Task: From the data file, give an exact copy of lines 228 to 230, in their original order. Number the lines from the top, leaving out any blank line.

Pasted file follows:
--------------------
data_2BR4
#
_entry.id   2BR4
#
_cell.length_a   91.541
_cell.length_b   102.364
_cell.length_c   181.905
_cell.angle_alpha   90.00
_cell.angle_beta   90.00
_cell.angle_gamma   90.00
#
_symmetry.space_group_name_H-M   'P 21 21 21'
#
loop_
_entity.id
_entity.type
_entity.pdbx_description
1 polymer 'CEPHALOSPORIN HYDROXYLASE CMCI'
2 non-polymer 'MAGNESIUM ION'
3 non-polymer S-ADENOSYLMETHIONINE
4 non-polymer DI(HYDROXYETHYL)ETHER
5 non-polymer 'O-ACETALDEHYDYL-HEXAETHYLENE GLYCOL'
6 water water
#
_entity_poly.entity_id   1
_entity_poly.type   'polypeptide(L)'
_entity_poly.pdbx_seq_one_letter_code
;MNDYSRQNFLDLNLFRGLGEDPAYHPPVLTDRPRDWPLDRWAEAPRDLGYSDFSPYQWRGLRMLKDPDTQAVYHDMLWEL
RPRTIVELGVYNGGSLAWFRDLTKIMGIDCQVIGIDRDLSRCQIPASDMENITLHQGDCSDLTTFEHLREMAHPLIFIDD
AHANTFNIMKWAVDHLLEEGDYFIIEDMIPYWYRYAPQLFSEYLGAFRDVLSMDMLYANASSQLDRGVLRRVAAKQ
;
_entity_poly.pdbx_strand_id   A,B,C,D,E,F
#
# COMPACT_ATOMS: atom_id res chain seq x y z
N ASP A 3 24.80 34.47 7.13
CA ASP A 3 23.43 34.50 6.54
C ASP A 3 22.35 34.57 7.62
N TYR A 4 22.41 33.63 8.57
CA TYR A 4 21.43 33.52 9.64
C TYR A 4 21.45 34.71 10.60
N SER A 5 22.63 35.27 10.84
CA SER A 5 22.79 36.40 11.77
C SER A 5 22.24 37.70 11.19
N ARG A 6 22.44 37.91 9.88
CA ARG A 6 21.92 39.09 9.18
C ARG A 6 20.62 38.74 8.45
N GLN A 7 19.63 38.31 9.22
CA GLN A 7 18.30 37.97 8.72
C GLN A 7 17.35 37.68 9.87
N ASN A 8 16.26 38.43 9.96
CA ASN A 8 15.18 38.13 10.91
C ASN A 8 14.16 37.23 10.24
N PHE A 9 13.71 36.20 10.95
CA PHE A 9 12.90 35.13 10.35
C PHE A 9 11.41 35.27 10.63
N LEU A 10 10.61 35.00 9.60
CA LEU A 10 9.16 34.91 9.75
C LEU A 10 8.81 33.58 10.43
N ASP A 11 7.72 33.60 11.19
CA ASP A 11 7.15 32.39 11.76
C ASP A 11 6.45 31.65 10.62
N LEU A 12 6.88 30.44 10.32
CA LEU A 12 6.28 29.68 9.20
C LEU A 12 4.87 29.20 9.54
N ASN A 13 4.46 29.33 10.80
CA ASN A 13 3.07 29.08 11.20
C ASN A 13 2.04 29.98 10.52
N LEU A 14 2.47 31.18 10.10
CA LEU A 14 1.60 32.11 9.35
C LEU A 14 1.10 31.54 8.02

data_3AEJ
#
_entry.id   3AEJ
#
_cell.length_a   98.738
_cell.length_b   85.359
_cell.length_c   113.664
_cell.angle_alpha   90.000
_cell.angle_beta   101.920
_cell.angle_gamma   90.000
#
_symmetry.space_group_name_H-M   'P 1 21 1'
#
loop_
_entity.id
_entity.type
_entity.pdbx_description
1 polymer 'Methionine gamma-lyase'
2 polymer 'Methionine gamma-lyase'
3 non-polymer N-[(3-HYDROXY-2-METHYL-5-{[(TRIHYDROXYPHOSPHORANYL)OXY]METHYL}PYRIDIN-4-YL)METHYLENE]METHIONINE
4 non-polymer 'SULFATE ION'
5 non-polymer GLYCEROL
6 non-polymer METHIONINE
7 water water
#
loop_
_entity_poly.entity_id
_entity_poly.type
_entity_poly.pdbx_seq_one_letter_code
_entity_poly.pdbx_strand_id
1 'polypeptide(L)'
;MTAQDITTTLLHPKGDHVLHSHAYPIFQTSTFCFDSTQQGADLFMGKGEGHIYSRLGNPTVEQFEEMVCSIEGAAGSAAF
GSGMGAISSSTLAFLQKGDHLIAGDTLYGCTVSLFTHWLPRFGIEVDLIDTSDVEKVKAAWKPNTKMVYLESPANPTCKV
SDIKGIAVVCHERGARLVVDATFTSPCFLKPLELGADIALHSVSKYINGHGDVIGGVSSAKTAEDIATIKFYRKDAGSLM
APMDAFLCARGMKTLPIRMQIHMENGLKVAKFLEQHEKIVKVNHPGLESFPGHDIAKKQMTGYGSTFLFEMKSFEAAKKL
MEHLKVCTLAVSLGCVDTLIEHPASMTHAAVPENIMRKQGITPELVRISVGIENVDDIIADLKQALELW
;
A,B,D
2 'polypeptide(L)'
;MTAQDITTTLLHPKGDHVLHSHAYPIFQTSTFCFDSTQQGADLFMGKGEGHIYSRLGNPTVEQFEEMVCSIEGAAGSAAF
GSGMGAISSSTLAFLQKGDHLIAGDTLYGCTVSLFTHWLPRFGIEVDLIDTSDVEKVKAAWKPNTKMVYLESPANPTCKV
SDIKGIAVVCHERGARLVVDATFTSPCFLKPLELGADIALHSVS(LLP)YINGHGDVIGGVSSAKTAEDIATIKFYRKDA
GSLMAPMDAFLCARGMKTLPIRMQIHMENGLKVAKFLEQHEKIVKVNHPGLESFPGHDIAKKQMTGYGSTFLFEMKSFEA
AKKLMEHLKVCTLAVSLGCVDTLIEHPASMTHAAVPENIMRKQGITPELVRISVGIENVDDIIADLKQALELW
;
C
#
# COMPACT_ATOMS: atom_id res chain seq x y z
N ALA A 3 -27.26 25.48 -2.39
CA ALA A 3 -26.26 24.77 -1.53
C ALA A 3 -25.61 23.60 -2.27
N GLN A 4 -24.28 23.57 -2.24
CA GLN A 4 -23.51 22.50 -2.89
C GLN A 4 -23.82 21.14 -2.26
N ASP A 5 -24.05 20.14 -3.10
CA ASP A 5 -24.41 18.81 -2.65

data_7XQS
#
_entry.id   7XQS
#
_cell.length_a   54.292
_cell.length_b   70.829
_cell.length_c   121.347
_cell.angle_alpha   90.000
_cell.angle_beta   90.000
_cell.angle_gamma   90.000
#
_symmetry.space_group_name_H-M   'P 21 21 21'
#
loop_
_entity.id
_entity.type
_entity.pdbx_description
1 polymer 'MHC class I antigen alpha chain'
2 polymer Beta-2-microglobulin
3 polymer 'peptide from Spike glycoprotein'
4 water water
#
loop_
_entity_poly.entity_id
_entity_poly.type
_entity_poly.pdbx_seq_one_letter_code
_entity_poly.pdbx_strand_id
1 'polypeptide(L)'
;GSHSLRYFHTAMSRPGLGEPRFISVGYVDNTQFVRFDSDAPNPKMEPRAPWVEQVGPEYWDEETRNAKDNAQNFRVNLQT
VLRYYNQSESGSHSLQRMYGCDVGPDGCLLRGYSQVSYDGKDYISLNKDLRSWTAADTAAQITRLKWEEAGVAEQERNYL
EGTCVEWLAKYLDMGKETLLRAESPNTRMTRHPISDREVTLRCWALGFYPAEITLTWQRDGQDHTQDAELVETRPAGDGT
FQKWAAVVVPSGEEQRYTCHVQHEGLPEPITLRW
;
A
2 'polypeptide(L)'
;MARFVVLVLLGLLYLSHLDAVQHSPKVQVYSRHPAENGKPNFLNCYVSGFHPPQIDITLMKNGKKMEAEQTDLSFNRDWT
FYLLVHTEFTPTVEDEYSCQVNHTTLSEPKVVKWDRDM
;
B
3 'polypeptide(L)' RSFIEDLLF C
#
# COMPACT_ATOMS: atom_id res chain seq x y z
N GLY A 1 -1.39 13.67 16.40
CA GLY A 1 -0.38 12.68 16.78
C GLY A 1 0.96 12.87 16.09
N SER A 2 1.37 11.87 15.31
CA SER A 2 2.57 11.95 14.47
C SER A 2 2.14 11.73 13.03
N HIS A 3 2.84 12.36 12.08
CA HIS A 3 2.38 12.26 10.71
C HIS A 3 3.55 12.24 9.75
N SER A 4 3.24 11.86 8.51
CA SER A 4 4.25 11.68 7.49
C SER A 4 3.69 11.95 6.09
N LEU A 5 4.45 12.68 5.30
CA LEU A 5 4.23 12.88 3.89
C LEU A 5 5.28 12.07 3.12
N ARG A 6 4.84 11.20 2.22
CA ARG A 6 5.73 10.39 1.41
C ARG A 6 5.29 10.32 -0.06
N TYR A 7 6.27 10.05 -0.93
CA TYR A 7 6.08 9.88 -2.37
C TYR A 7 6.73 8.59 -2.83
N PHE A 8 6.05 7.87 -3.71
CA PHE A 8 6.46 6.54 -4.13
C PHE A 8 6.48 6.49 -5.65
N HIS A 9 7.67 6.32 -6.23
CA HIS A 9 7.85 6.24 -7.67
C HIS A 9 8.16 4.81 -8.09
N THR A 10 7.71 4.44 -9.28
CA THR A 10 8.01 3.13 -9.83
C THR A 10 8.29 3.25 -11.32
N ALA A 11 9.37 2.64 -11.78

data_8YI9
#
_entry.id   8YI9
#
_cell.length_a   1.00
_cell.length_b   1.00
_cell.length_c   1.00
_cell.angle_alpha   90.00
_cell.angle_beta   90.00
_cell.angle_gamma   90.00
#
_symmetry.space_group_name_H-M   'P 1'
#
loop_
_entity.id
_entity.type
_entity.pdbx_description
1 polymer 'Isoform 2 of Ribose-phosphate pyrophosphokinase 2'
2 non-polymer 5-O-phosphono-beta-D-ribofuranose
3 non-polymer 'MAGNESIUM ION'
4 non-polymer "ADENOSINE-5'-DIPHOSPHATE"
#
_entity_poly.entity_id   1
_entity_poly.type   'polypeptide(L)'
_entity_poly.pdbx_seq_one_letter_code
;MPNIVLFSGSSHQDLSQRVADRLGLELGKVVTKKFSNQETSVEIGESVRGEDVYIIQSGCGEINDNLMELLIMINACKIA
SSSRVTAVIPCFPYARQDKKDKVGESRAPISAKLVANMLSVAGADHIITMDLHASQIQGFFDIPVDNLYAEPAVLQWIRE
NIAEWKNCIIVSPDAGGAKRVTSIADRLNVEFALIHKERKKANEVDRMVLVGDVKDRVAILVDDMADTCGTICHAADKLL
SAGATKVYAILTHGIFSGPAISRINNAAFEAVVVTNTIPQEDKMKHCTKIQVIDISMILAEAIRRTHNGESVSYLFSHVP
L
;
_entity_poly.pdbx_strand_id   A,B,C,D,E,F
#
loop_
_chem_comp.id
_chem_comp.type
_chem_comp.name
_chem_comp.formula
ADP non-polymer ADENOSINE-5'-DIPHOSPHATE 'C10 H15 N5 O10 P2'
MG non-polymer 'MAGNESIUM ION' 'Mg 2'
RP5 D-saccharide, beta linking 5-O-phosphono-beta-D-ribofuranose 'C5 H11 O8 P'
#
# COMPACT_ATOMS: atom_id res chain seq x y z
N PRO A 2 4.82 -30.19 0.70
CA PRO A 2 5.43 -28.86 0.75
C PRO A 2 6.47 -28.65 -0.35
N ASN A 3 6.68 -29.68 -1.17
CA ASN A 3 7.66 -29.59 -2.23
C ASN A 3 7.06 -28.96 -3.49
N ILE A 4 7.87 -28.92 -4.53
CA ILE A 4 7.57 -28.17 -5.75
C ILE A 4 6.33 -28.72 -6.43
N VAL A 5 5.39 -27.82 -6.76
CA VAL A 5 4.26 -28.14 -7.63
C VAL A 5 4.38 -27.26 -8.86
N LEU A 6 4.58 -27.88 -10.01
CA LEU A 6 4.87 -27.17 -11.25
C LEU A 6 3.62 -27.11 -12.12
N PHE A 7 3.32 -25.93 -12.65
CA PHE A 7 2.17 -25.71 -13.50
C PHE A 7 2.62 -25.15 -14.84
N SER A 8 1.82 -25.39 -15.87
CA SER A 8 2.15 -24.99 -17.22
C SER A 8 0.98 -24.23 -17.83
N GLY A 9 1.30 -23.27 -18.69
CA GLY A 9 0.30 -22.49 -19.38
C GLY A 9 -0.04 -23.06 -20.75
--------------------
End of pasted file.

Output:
SAGATKVYAILTHGIFSGPAISRINNAAFEAVVVTNTIPQEDKMKHCTKIQVIDISMILAEAIRRTHNGESVSYLFSHVP
L
;